Mathematics and Humor: A Study of the Logic of HumorJohn Allen Paulos cleverly scrutinizes the mathematical structures of jokes, puns, paradoxes, spoonerisms, riddles, and other forms of humor, drawing examples from such sources as Rabelais, Shakespeare, James Beattie, René Thom, Lewis Carroll, Arthur Koestler, W. C. Fields, and Woody Allen. "Jokes, paradoxes, riddles, and the art of nonsequitur are revealed with great perception and insight in this illuminating account of the relationship between humor and mathematics."—Joseph Williams, New York Times "'Leave your mind alone,' said a Thurber cartoon, and a really complete and convincing analysis of what humour is might spoil all jokes forever. This book avoids that danger. What it does. . .is describe broadly several kinds of mathematical theory and apply them to throw sidelights on how many kinds of jokes work."—New Scientist "Many scholars nowadays write seriously about the ludicrous. Some merely manage to be dull. A few—like Paulos—are brilliant in an odd endeavor."—Los Angeles Times Book Review 
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Review: Mathematics and Humor: A Study of the Logic of Humor
User Review  Dave  GoodreadsJohn Allen Paulos has written a number of books on Mathematics, and “Mathematics and Humor” was his first, published originally in 1980. It is a short book, at just a little over 100 pages, and that ... Read full review
Review: Mathematics and Humor: A Study of the Logic of Humor
User Review  GoodreadsI just finished reading this book. It starts with a brief summary of the most famous theories on humor. But the second and the third chapters are very vague full of mathematical equations. Quite ... Read full review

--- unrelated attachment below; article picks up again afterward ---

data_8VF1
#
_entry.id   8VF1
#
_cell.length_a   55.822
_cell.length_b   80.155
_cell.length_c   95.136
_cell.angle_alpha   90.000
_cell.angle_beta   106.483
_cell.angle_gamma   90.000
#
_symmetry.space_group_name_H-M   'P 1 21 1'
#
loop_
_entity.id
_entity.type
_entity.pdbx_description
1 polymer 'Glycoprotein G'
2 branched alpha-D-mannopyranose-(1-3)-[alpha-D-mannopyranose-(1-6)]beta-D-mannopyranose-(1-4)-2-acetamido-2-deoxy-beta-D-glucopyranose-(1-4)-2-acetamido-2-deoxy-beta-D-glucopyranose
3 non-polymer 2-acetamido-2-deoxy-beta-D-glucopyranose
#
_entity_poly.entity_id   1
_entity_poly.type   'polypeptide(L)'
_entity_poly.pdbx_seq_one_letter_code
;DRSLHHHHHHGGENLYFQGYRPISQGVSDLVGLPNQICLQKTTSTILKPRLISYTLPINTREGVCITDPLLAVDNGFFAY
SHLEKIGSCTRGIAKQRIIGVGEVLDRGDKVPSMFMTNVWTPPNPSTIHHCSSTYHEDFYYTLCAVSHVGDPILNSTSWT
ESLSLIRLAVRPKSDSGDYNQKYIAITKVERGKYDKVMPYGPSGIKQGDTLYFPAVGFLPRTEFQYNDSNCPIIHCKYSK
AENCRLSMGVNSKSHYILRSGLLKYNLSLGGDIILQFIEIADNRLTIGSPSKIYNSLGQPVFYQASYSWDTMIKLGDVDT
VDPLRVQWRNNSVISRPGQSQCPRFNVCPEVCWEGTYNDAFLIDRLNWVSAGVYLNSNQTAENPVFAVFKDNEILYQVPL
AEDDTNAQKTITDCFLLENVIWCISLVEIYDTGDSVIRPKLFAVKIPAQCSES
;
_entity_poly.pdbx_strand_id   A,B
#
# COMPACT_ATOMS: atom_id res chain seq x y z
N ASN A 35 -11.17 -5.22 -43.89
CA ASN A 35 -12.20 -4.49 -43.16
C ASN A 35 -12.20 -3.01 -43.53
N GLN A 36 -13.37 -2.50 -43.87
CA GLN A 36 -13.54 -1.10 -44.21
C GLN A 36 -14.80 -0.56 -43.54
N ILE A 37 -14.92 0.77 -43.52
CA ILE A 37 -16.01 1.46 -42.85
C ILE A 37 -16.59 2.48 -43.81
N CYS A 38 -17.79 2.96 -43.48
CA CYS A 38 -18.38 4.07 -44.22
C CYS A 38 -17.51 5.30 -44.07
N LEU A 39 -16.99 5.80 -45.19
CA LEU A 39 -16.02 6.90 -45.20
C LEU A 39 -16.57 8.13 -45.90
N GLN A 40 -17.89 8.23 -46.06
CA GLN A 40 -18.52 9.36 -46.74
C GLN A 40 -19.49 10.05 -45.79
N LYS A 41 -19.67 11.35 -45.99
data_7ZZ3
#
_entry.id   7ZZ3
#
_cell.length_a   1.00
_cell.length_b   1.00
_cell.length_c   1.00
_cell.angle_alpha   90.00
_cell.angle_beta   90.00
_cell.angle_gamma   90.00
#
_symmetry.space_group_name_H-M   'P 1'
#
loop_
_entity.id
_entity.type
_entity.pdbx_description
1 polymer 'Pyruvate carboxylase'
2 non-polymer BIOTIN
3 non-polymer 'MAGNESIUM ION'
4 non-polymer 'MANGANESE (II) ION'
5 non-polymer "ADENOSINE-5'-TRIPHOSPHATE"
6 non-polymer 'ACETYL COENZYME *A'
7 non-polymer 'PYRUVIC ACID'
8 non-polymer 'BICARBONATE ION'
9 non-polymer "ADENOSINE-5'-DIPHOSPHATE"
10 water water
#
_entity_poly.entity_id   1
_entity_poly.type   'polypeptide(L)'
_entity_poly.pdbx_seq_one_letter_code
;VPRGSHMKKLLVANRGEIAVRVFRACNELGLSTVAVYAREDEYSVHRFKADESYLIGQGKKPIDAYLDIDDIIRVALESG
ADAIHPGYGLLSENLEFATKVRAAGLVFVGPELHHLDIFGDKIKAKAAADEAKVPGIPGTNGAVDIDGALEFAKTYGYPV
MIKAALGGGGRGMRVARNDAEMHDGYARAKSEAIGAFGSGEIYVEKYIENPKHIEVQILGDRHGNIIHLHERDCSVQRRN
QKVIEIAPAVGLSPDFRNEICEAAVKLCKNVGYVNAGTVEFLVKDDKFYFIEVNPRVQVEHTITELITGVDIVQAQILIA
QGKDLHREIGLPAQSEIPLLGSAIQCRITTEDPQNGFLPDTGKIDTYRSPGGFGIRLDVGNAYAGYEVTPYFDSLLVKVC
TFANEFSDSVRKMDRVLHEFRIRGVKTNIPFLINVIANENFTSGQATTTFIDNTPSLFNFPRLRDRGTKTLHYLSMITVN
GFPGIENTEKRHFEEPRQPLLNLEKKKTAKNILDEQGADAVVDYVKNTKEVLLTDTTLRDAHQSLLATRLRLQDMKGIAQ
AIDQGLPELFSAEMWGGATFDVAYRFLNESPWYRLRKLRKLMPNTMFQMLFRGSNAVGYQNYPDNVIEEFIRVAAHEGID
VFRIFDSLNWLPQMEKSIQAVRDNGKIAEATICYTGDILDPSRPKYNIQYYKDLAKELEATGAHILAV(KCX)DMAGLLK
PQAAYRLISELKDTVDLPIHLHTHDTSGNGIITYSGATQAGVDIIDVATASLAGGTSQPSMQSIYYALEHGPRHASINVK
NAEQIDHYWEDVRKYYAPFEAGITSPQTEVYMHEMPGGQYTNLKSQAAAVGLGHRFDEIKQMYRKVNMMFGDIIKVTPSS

Contents
2 Axioms Levels and Iteration  19 
3 SelfReference and Paradox  41 
4 Humor Grammar and Philosophy  57 
5 A Catastrophe Theory Model of Jokes and Humor  75 
6 Odds and the End  101 
109  
113  
Common terms and phrases
Alice ambiguous region aspect of humor axiom system behavior bleen catastrophe model Catastrophe Theory Model chiasmus circle cognitive psychology comedians comedy comic concerns consider context coordinates course Cretan paradox curve cusp catastrophe depends elements emotional climate Euclidean geometry example factors false fear and rage fold catastrophe formal system funny given grammar graph grue ideas iteration Jokes and Humor laughter layer Lewis Carroll liar paradox logic of humor mathematicians Mathematics and Humor meaning metacues metalevel statements modal jokes Model of Jokes Necker cube notion object objectlevel statements one's pair of numbers parallel postulate philosopher phrase play prime numbers proof punch line relation F relational reversal Russell's paradox SelfReference and Paradox selfreferential sense sentence Similarly situation sort spoonerism surface structure Thorn's theorem tion transformational grammar true types of jokes understanding usually values versus W. C. Fields whole numbers Wittgenstein Woody Allen word